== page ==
Lexington, Ky. – July 20
For the first time since 1996, Mexico brought home an individual gold medal in the show jumping competition at the Adequan/FEI North American Junior and Young Rider Championships. A member of Mexico’s silver medal-winning team earlier in the week, Eugenio Garza Perez captured individual gold in the junior championship riding his 12-year-old Belgian Warmblood gelding Bariano, adding no penalties over the five-round competition.
After four strenuous rounds of jumping, Garza Perez and his partner of one year sat in first place on Saturday morning. “I knew they were very good riders and horses we were going up against. We knew that one rail could cost us out of the medals. I’m not going to lie, I was really nervous. I felt that in some way I could rise to the occasion,” said Garza Perez.
Despite the heat and the extra round Garza Perez jumped earlier in the week when the team competition came down to a jump-off, Bariano didn’t touch a rail, securing the gold. “Definitely the last round he felt tired, but you can work him two times a day and the next day he’ll be bucking and kicking and everything. He’s a big horse and he put his best out there and really gave it his all, so I trusted him,” said Garza Perez.
After growing up in Monterrey, Mexico, Garza Perez moved to Dallas two years ago where he began training with Guillermo Williams. “We really bonded as more than just trainer/student; he’s like an older brother to me and he’s taught me everything. Then we started working with Anne Kursinski and she showed us what it was to show in the United States and it became a kind of team,” said Garza Perez.
In preparation for NAJYRC the Mexican junior jumpers spent a week in Dallas to train for the championships. This gave the team a chance to bond with each other, focus on their horses and acclimate to similar footing and rings they would see in Kentucky.
“We knew we were going up against [pretty much the] best juniors in the United States. It kind of showed that hard work, preparation and doing things right really pays off. It was great for Mexico and it was great for all of us,” said Garza Perez.
Garza Perez, 16, also received the Style Award, presented to one rider from each discipline for his or her riding and overall manners and demeanor.
“All the coaches, parents, everyone who backed me up, I kind of felt that I could repay them in some way and show them that the hard work has paid off,” he said.
Katherine Strauss fought her hardest to catch up to Garza Perez all week and finished with a silver medal aboard her 10-year-old gelding, Chellando Z. Strauss, who won team gold earlier in the week with Zone 2, was tied with Garza Perez until the fourth round when she pulled a rail.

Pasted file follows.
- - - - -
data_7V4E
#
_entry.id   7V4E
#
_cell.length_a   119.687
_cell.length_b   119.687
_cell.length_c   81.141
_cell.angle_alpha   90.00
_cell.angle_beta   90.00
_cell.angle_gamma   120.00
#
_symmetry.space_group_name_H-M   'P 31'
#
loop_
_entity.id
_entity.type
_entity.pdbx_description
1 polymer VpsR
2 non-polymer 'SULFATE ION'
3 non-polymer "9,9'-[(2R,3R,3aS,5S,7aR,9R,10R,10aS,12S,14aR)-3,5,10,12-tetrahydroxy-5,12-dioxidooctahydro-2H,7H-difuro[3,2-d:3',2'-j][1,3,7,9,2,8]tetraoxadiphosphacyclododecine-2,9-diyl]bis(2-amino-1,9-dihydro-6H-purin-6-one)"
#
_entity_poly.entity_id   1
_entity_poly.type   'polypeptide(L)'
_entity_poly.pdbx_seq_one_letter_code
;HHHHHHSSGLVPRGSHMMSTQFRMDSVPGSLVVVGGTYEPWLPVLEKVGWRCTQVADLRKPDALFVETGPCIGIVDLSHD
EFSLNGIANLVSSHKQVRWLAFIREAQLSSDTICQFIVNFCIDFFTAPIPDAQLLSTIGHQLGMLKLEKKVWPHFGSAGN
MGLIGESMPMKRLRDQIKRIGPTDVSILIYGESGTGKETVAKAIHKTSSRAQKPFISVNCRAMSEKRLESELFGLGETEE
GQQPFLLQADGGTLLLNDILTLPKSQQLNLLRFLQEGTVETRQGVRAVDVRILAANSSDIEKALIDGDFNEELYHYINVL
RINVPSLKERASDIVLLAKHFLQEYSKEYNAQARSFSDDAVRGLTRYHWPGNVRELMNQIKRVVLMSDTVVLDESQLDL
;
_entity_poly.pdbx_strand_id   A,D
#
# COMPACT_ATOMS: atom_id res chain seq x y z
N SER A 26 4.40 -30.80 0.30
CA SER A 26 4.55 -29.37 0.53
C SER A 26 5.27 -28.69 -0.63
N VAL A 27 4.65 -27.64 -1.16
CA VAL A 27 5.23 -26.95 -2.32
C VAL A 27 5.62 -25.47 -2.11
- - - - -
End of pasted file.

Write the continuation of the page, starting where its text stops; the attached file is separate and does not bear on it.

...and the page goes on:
“I was really nervous going in to the first round because it was make it or break it time,” said Strauss.
The 14-year-old from New York City finished with just one rail on her cumulative record.
The bronze medal went to Sydney Shulman, of Greenwich, Conn., who put in a steady performance with Quidam 13 to finish one point out of second place.
Zone 2 Maintains Its Reign Over NAJYRC
Lillie Keenan and her new mount, Londinium entered the Rolex Stadium in second place behind fellow Zone 2 rider, Charlotte Jacobs.
Keenan, 16, put in a clean round and left the ring pleased with a silver medal. However, as Charlotte Jacobs jumped the troublesome last fence, her horse Kachina knocked the top rail out of place, adding 4 faults to her cumulative total and handing the gold medal over to Keenan.
“We had dinner last night together as a whole team. Overnight you turn into competitors,” said Keenan. “I’ve got to say I wasn’t thinking consciously, ‘I need to beat Charlotte,’ I was thinking ‘I need to ride as well as I can.’ ”
Keenan was excited to learn more about Londinium, an 11-year-old Oldenburg gelding, throughout the competition. “Even in the speed round the first night I actually didn’t even realize he could go that fast,” said Keenan. “He jumps best out of a gallop. Having the tight time-allowed worked in my favor because it forced me to ride forward.”
Jacobs, 18, was originally not on the schedule to compete at NAJYRC until a fellow teammate dropped out. After recovering from an injury, Jacobs’ 15-year-old Selle Francais mare has made an impressive comeback just weeks before the championships.
“Originally I wasn’t supposed to come here but someone dropped out and I got to go as the alternate,” explained Jacobs. “And I was very lucky in that situation that I even was here so I’m very thankful that she’s healthy again and that she’s here showing and that we got a silver medal.”
Longtime Zone 2 chef d’equipe Ralph Caristo commented on the success of his students throughout the week. “I think [it] comes from the support system that we have, starting with my wife [Holly],” he explained. “I think mostly it’s the zone itself and the committees and supporters, the parents, the trainers. They want to do it. I’m very lucky to have them all around me. I’m just the cheerleader here. These guys and their trainers, they’re the ones that should get all the credit.”
The bronze medal winner, Kate Morrison of Dublin, Ohio, was extremely pleased with her horse’s performance this week in both the team and individual competition. “He’s going to try as hard as I do and he jumped amazing for me,” she said.
For full results, visit the NAJYRC website.